What’s the Potential for Real-Time Analytics in Healthcare?

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As new tech like wearables and connected medical devices grows in use, how will real-time analytics impact healthcare deliverables?

From ordering groceries online for delivery to using a virtual assistant to create a to-do list, employing connected devices to accomplish daily tasks more efficiently has quickly become the new standard — and the same is becoming true in other rapidly evolving industries.

Healthcare, in particular, has experienced a vast amount of change in the last five years. For example, in the age of all things mobile, virtual visits and real-time patient scheduling are more popular since patient expectations are greater. With the rise of the internet of things (IoT) — estimated to reach 161 million devices in 2020 — wearables and connected medical devices have also grown in use and are providing care outside of the traditional four walls of a clinic.

Now That Data is Being Collected, What’s Next?

As healthcare organizations use more connected devices, electronic health records (EHRs) and virtual visits with patients, the influx of data is pouring in. Today, for many patients, that data continues to sit siloed in large data banks and does not improve their care until it’s been reviewed and filed away for an undetermined time in the future.

More advanced technology, however, is turning wearable devices — merely consumer gadgets three to five years ago — into useful tools that can provide preventive care for patients, such as necklaces or bracelets that measure vital signs and can help diagnose conditions such as hypertension or asthma.

See also: 3 ways AI can relieve the bloated healthcare system

But what if patients were to call into a triage unit with nurses who have access to real-time data about their medical histories, as well as analytics that could guide those nurses to recommendations based on the data and real-time information flowing in throughout the call (or via text message)? That’s the future of patient care in an era marked by digital transformation.

Real-time Data for Diagnosis

With such robust technology now easily accessible, the potential to use such capabilities for early diagnosis of a variety of health conditions is extensive. For example, applying voice communications to diagnose medical conditions can completely revolutionize healthcare in the U.S. today.

Consider the following scenario: Denise is concerned about her mother, Patricia’s, health as she has recently been having issues with memory loss. Patricia calls into her clinic’s nurse triage line where her nurse asks five questions to gather information for diagnosis. The analytics that are detected from Patricia’s voice communication with the nurse, combined with the health data captured from her wearable device (that the nurse can view in real time), help the nurse determine a diagnosis of Alzheimer’s disease that is within a high degree of probability. As a result, this interaction helps Denise determine next steps for her mother’s health care.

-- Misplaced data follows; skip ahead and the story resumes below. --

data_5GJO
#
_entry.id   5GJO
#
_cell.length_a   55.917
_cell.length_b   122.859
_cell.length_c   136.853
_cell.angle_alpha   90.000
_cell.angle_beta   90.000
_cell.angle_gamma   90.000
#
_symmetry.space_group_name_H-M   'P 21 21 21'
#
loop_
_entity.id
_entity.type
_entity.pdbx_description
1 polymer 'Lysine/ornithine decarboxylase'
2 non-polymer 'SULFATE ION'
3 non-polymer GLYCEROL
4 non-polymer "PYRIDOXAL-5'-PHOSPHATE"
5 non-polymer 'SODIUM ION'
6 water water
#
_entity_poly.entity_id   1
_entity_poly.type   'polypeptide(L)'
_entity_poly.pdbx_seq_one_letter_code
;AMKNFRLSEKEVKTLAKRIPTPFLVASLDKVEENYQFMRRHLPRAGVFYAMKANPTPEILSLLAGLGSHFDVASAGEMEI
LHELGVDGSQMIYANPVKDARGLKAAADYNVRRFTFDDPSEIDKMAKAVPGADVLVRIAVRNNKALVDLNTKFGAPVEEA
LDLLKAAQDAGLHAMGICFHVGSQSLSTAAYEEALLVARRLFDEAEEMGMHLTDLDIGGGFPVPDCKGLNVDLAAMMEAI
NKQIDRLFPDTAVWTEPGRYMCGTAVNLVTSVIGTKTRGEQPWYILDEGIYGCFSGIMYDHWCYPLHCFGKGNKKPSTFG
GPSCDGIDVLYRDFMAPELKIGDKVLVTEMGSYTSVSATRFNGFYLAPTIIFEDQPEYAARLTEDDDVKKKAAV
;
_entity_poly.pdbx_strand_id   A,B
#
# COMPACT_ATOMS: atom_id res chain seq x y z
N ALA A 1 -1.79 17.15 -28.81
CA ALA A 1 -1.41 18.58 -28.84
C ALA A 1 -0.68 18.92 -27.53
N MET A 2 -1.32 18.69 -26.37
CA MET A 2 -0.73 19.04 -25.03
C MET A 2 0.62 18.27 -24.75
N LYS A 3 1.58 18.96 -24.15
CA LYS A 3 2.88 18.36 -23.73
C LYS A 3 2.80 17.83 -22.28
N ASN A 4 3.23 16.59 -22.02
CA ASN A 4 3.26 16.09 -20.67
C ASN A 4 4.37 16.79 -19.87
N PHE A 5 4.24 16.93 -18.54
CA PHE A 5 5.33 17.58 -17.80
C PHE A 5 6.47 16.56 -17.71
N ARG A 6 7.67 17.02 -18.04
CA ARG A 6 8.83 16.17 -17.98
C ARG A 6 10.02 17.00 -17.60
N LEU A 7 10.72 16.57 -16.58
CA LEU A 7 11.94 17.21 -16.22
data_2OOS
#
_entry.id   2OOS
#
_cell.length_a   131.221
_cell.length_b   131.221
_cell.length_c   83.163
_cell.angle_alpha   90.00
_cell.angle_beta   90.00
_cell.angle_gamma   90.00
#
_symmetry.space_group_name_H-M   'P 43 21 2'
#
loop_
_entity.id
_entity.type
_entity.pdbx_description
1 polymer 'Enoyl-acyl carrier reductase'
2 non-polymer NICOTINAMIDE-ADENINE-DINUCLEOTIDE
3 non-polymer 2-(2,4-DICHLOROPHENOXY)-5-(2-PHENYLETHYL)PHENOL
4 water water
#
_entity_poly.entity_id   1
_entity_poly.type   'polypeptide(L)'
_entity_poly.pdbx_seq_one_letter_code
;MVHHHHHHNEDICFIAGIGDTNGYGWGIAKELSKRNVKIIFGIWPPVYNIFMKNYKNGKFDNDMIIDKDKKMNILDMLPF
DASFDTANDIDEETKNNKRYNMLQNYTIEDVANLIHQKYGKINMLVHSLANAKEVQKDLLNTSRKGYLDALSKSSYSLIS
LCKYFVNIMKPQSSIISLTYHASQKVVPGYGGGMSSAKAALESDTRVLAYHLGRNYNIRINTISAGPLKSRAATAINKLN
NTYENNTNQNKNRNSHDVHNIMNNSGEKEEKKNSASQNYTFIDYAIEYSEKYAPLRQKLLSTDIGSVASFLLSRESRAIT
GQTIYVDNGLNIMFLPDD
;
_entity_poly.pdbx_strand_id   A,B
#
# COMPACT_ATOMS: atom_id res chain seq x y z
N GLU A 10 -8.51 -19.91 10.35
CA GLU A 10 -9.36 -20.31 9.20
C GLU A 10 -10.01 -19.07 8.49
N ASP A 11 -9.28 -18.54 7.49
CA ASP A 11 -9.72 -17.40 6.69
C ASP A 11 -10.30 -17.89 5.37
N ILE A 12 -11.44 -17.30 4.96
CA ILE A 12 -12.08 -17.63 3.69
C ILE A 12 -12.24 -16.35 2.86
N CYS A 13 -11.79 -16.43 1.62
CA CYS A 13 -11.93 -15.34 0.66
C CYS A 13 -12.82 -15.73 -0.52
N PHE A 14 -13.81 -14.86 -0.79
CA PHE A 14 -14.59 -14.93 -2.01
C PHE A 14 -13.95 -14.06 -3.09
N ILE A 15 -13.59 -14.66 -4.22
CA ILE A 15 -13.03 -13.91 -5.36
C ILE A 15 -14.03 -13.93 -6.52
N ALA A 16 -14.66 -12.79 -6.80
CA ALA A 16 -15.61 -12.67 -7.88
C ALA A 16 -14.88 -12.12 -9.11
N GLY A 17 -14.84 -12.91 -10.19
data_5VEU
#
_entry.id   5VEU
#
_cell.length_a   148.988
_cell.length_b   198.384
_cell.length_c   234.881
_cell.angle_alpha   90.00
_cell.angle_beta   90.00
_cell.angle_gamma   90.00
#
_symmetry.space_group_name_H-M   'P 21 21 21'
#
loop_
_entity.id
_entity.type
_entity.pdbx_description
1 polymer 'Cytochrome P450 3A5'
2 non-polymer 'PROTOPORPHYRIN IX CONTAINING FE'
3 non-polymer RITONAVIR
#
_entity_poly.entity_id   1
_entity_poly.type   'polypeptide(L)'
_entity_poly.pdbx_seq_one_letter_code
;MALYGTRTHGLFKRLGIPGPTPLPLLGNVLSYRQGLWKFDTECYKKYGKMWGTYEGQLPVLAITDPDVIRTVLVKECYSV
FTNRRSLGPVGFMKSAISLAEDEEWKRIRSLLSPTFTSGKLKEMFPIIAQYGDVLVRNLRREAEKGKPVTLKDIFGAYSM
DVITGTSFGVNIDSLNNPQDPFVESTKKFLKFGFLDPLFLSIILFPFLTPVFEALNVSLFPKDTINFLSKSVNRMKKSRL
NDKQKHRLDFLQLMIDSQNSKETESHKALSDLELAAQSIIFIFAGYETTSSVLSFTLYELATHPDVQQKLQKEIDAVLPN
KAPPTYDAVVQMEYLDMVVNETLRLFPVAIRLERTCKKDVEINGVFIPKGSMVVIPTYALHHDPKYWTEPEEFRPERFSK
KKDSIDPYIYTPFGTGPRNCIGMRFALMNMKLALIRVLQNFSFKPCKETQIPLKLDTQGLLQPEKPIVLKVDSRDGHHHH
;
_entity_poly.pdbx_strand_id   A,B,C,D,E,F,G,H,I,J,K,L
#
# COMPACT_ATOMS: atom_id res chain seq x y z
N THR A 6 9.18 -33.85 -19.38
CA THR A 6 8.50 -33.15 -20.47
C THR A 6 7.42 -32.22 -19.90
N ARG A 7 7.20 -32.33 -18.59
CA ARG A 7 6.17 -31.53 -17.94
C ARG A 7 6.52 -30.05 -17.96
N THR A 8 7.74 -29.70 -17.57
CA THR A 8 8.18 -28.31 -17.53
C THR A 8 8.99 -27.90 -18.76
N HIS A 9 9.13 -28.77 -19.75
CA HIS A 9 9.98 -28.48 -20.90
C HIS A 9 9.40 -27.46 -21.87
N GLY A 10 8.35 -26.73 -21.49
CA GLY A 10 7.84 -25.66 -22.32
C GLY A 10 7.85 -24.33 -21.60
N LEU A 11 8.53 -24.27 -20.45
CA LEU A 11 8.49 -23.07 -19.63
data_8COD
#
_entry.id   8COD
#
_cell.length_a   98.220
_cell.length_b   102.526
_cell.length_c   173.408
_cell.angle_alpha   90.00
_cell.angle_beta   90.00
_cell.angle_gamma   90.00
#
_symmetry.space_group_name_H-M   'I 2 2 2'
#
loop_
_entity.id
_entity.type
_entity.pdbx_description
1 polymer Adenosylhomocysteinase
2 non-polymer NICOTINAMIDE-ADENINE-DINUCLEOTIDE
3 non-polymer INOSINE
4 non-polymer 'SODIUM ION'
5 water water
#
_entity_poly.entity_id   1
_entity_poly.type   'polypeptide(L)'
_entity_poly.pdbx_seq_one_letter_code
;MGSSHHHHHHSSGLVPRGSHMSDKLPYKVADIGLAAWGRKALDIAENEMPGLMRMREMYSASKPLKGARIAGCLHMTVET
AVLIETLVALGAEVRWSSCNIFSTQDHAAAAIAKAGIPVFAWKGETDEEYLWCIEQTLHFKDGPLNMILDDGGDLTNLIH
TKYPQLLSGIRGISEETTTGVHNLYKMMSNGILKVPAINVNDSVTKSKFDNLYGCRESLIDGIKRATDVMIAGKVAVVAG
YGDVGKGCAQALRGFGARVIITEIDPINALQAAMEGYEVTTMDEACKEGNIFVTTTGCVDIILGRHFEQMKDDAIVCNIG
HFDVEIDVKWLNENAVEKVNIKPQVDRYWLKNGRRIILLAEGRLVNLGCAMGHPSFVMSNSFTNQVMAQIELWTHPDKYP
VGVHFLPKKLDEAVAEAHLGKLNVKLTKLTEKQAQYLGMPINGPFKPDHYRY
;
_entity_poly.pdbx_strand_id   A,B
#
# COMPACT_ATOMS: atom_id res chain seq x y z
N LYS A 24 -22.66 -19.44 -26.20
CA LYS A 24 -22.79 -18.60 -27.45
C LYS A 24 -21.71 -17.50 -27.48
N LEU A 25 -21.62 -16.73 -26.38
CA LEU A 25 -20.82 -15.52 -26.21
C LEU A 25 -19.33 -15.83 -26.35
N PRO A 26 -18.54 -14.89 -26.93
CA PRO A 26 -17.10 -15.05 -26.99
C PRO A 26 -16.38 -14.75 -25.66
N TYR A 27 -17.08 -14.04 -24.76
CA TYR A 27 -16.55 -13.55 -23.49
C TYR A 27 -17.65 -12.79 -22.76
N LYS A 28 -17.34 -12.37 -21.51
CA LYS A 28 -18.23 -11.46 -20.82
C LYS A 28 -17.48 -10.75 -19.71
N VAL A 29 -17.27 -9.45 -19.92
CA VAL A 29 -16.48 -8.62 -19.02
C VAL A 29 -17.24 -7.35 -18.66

With a plethora of connected devices available today, something as simple as voice communications being used to diagnose (or determine the probability of diagnosis) is the ultimate medical bot.

Although the idea may seem futuristic, using analytics in voice communications for the early diagnosis of certain medical conditions is actually close to today’s reality. For instance, Apple just released their new Apple Watch Series 4 with an Electrocardiogram (EKG) feature — providing consumers with information about their heartbeat that can help alert them to undiagnosed conditions. The real-time data provided by wearables like the Apple Watch can serve as a first step in diagnosing certain health conditions and alerting patients to consult with their provider when data signifies that something is amiss.

Analytics’ Role in Early Detection of Medical Fraud

One of the major issues in the healthcare industry today is the amount of medical fraud that occurs. In 2017, for example, there were $1.3 billion in false billings, according to the Office of Inspector General of the U.S. Department of Health & Human Services. Analytics can play a significant role in detecting medical fraud as well as aiding in the early diagnosis of medical conditions.

Imagine a medical call center using voice analytics technology during a call from a patient who is attempting medical fraud. With analytics embedded in the software, red flags in the patient’s tone of voice could be pinpointed. The person handling the call could then be alerted to the concern signified through the analytics, allowing them to investigate the situation at a deeper level. Analytics could one day play a key role in the early detection of medical fraud – alerting organizations to potential fraud as early as the appointment scheduling process.

The real-time potential for analytics to alleviate a variety of challenges in the healthcare industry today is enormous. With all the headway that has been made in the creation of new technology to catapult healthcare into the next generation of patient experience, it is only natural that the deployment of real-time analytics for early medical diagnosis and detection of fraud will follow.

Perry Price

About Perry Price

Perry Price brings a successful sales track record with high-growth technology and Fortune 500 companies to his work with Revation Systems. In his role of CEO / President, Price builds and grows the customer base, recruits qualified talent, and streamlines internal operations. Price utilizes his deep domain expertise in IP networking and communication applications, including telephony, unified communications, call-center technologies and messaging.

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